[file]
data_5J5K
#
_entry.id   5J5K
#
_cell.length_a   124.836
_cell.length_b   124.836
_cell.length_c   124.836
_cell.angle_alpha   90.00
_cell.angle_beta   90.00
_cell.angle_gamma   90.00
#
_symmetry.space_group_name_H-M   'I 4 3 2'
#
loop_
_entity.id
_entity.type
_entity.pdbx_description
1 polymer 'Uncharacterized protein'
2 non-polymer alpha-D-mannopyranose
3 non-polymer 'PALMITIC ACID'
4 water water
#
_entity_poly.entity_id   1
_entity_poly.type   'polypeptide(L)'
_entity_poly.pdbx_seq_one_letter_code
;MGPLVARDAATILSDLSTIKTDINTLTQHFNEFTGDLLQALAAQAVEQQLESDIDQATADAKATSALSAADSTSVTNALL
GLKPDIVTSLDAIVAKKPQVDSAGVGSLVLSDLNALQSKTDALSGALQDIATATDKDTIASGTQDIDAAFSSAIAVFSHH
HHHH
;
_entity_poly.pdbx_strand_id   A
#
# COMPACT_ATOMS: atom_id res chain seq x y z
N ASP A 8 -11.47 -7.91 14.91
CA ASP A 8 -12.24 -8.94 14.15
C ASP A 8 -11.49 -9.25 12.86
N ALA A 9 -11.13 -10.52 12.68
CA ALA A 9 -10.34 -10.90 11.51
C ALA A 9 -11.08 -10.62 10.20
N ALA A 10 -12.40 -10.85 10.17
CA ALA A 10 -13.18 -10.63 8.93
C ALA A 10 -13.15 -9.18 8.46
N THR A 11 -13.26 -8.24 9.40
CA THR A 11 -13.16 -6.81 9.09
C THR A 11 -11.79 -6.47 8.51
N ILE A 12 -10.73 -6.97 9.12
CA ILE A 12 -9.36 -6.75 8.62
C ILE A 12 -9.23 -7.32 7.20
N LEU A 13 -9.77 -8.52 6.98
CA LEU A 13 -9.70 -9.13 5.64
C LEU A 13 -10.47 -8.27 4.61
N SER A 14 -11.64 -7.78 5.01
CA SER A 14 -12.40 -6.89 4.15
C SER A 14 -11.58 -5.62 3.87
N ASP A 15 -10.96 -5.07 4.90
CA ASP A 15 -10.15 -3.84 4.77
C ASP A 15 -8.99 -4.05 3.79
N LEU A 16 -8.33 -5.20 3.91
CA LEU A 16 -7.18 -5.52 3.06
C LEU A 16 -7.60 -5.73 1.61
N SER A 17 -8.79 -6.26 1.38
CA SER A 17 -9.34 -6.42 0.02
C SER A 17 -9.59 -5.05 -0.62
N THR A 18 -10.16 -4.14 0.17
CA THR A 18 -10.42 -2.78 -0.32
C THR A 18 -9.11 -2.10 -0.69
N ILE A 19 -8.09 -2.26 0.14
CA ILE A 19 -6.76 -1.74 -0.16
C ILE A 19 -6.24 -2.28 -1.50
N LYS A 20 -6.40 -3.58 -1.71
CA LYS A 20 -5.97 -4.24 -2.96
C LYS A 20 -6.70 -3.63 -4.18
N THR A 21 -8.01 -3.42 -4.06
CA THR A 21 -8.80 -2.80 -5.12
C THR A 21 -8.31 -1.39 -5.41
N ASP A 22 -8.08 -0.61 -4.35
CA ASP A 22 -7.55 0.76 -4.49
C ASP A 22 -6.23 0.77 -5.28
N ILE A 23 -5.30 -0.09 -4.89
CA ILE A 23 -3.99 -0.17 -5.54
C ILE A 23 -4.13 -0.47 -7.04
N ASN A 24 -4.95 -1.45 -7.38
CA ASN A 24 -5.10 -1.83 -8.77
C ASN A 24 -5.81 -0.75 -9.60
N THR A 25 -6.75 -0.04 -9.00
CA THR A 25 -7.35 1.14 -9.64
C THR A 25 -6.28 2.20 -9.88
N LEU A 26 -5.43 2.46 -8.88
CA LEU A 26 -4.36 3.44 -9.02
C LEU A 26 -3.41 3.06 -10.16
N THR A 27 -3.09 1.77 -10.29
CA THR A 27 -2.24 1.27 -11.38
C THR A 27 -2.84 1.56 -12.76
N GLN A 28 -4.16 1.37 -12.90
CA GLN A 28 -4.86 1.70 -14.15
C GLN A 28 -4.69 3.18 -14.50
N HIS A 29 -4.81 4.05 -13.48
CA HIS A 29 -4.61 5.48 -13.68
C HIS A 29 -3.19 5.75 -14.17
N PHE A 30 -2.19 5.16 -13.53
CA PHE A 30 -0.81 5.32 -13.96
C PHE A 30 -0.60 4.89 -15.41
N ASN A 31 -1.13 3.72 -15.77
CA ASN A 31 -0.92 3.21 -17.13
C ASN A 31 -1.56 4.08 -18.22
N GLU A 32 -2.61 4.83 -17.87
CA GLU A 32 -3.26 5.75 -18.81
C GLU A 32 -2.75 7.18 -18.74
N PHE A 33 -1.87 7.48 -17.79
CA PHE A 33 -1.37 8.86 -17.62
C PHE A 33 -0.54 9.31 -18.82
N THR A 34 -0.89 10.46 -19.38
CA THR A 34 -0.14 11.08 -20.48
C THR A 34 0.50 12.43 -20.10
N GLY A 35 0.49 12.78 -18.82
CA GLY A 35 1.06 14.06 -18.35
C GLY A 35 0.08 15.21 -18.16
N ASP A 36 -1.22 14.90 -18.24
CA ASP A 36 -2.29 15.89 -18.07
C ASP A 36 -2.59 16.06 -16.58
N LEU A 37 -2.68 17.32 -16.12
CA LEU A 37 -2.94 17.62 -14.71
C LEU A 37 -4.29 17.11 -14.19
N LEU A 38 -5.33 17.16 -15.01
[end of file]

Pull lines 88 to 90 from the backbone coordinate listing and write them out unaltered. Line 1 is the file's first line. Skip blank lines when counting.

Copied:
CA LEU A 26 -4.36 3.44 -9.02
C LEU A 26 -3.41 3.06 -10.16
N THR A 27 -3.09 1.77 -10.29